These Polish Kolaczki are such a fun and simple treat to make. They’re jam tarts, but with a little something extra. We’ll talk about that in a minute, but first, lay your eyes on these:
Kolaczki remind me of the jam tarts I’d make as a child when my Mum had some left over pastry. I’d squish the pastry in to all sorts of shapes, put far too much jam in and then watch the oven as my creation became over run by the treacly filling. With that in mind, I had to test one of these on it’s own first to get the amount of jam just right. It’s the optimist in me that always thinks they can handle more filling and I had to reel that in.
So, what gives these a little more too them? They have an added extra ingredient, the pastry for these is made with soured cream or cream cheese, which is fairly common in Polish pastries. The result is a sweet pastry that’s a little savoury in the background, like the frosting on a carrot cake. I like it a lot and they need locking away because I ate half of this bake in one day…
This is my first foray in to Eastern European cuisine. My experience of Polish food rests on these and the sausage I talked about in my May Favourites post. Not much at all, but I’ve been doing some research.
Do you know how the first wave of Polish migrants arrived in the UK? It really surprised me; they weren’t destined for England at all. You should go and read about it here.
This is the type of thing I love to know about. Infact, earlier in the week, Matt and I lay in bed discussing the British Empire and reading about our current outlaying territories. You might be reading this and thinking, “what?!”, but this is me we’re talking about. Obscure and geeky conversations are my domain and poor Matt just has to deal with that.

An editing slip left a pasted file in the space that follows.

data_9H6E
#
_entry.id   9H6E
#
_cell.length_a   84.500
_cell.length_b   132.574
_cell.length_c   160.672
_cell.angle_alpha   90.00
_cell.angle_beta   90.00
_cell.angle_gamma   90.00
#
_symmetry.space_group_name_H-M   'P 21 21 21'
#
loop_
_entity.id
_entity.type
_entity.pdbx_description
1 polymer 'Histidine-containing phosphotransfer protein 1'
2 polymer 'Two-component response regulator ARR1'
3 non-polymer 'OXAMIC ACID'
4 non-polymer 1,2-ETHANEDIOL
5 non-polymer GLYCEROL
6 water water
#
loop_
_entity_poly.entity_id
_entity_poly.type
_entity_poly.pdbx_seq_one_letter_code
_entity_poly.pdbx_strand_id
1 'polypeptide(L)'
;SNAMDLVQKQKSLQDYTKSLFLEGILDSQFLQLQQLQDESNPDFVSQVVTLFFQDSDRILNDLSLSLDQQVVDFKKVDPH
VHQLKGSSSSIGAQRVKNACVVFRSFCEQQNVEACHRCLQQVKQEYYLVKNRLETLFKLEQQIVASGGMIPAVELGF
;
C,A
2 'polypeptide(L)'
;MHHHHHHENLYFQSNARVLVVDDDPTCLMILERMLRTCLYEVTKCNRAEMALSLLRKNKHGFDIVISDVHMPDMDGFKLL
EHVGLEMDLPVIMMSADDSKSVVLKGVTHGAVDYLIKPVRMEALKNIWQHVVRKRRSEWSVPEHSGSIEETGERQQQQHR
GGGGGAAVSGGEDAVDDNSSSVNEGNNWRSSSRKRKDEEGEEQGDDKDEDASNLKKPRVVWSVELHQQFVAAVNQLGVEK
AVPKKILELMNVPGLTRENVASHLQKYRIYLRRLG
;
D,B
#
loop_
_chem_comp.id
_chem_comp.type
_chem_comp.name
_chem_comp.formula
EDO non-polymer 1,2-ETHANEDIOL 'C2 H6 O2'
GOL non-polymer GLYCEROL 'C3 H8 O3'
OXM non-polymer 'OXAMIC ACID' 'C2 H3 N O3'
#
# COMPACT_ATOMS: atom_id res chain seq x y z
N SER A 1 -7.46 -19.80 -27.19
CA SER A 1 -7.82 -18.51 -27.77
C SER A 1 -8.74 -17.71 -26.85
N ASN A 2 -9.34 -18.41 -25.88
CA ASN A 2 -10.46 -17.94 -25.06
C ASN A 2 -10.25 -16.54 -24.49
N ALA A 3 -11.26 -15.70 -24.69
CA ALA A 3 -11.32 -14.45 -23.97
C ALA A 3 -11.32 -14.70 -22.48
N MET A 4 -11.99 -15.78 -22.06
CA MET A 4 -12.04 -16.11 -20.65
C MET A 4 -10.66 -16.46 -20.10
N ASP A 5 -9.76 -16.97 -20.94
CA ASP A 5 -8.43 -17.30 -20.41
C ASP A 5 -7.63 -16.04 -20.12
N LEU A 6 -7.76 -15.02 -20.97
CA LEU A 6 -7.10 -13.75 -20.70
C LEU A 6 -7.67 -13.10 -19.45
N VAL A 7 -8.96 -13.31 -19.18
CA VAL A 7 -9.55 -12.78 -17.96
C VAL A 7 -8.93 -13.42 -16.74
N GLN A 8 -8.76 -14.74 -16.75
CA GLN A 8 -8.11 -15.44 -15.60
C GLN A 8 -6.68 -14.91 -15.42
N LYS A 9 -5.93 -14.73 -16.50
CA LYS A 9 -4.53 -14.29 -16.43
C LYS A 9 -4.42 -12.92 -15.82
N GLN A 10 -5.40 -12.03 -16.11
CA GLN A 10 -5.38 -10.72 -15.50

So yes, a polish pastry. I must add a disclaimer though to say that these are not a traditional shape but these pinwheels are so fun and eye catching, that I couldn’t resist putting my own spin on tradition… get it?
Despite what I’d read elsewhere, this pastry was a dream to work with. This is the perfect recipe to try out with kids who’ll love how simple it is to mix the pastry up. Once that is ready, all that’s left to do is splodge the jam in the middle, and make the 4 magic cut and tucks that form the pinwheels.
The key item here is the fruit preserves so if you can’t find homemade jam, buy the best quality you can. My Mum makes a few different jams but for this recipe I really fancied apricot so I picked up some Bonne Maman.
I really hope you enjoy how simple this recipe is and if you make it, I’d love to hear how you get on. Also, if you’re Polish and living in the UK, please point me in the direction of some of your favourite traditional recipes, I’d love to try out some more.
- 115g Butter
- 115g Cream cheese
- 125g Plain flour (plus extra for rolling)
- 65g Icing sugar
- 8 tsp Jam, marmalade or curd for filling
- Cut the butter in to cubes and place in a large bowl, along with the cream cheese. Mix together with a wooden spoon until well combined.
- Sift in the flour and icing sugar, stirring it in to the mixture.
- Once it has started to come together as a dough, tip out on to a lightly floured surface and need until smooth. If the dough feels sticky, add a little more flour.
- Wrap in clingfilm and refrigerate for 30mins.
- Preheat the oven to 170? (325?, gas mark 3 )
- Roll out the pastry until around 3mm thick then cut in to 8cm squares.
- Place the squares on a lined baking sheet.
- Make a 2cm diagonal cut on each corner.
- Add around half a teaspoon of jam to the centre of the squares.
- Fold in one piece from each of the cut sections towards the centre to form the pinwheel.
- Bake for 10 minutes or until lightly golden on the tips
- Transfer to a wire rack to cool.
You might be surprised to see two sweet posts in a row and I am too! I promise a savoury recipe next. Something simple to whip up on weeknights.
This post was sponsored by Lebara.